Samir’s Selection 06/18/2014 (p.m.)

  • GABRIEL ZUCMAN estimates — conservatively, in his view — that $7.6 trillion — 8 percent of the world’s personal financial wealth — is stashed in tax havens. If all of this illegally hidden money were properly recorded and taxed, global tax revenues would grow by more than $200 billion a year, he believes. And these numbers do not include much larger corporate tax avoidance, which usually follows the letter but hardly the spirit of the law…Mr. Zucman’s tax evasion numbers are big enough to upend common assumptions, like the notion that China has become the world’s “owner” while Europe and America have become large debtors. The idea of the rich world’s indebtedness is “an illusion caused by tax havens” …Only multinational corporations and people with at least $50 million in financial assets usually have the resources to engage in offshore tax evasion. Since the less wealthy continue paying taxes, the practice deepens wealth inequality…He finds it “no coincidence” that the era of widespread tax evasion began in the Reagan era, with the rise of the idea that government is a beast that must be starved…Because large-scale tax evasion skews key economics statistics, it hampers officials’ ability to manage the economy or make policy, Mr. Zucman says. It erodes respect for the law, preventing the government from carrying out one of its essential tasks. And it discourages job creation, since it rewards people and corporations for keeping money overseas, instead of investing it domestically.only an international approach has a chance of stopping tax evasion, he says. Its most important feature would be a global financial registry, which would track wealth ownership in the same way that Americans routinely record real estate holdings now. “If you can’t measure wealth,” Mr. Zucman says, “it’s almost impossible to tax it.” A registry would make it impossible for multinationals to falsely attribute profits to tax havens instead of the countries where the profits should be taxed…What’s beyond question is that there is no economic, political or moral justification for tax evasion — it exists only because of the political influence that wealth buys. A society that fails to fight widespread tax evasion proclaims its own corruption.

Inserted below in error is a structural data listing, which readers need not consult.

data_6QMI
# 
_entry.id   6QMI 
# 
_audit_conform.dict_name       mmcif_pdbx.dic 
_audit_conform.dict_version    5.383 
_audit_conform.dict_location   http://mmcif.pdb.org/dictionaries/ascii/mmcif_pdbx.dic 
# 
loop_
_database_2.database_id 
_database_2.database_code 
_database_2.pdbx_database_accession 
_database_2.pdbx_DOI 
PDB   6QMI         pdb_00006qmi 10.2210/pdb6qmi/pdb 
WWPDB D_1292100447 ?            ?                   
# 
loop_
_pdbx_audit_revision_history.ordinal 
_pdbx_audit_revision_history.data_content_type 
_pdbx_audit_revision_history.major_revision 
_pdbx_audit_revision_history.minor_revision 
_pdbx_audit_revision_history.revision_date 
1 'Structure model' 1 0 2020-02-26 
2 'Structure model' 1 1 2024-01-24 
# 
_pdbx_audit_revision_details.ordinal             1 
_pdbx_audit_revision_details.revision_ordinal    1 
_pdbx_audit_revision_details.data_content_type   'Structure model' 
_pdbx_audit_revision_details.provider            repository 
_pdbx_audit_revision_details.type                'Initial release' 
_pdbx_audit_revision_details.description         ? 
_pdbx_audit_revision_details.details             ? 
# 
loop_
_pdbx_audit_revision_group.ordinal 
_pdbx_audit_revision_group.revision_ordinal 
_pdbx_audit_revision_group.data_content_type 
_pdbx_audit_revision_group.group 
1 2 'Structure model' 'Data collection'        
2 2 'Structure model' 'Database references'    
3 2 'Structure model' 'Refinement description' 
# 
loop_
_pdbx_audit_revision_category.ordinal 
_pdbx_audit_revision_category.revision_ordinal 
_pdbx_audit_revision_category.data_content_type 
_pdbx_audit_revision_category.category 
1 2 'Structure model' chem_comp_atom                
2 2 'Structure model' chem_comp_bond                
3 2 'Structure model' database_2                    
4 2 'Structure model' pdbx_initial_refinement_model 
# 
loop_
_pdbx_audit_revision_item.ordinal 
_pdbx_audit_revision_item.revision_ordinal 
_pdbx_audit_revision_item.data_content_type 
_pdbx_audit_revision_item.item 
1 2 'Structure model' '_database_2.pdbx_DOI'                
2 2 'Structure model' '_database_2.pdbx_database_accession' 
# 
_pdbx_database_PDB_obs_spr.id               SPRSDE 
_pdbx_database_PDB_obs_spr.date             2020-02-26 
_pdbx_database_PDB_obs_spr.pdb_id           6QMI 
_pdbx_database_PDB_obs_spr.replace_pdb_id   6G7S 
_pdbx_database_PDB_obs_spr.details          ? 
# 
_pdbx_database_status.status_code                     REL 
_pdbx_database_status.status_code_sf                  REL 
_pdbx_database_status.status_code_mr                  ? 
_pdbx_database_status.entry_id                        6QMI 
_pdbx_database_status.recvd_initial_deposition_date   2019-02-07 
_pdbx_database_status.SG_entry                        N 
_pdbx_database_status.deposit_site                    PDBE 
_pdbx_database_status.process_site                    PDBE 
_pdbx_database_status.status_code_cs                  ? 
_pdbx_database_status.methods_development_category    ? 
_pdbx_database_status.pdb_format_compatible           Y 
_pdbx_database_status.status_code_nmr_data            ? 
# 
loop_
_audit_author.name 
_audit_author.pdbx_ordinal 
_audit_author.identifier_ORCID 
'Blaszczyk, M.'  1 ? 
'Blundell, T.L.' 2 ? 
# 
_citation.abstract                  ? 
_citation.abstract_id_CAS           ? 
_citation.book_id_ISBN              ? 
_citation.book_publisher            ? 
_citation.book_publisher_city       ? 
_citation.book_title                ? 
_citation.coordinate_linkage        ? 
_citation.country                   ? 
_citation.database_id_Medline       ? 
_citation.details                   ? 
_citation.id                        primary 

tags: tax taxevasion taxavoidance evidence research economics ThomasPiketty inequality corruption publicpolicy law

Posted from Diigo. The rest of my favorite links are here.

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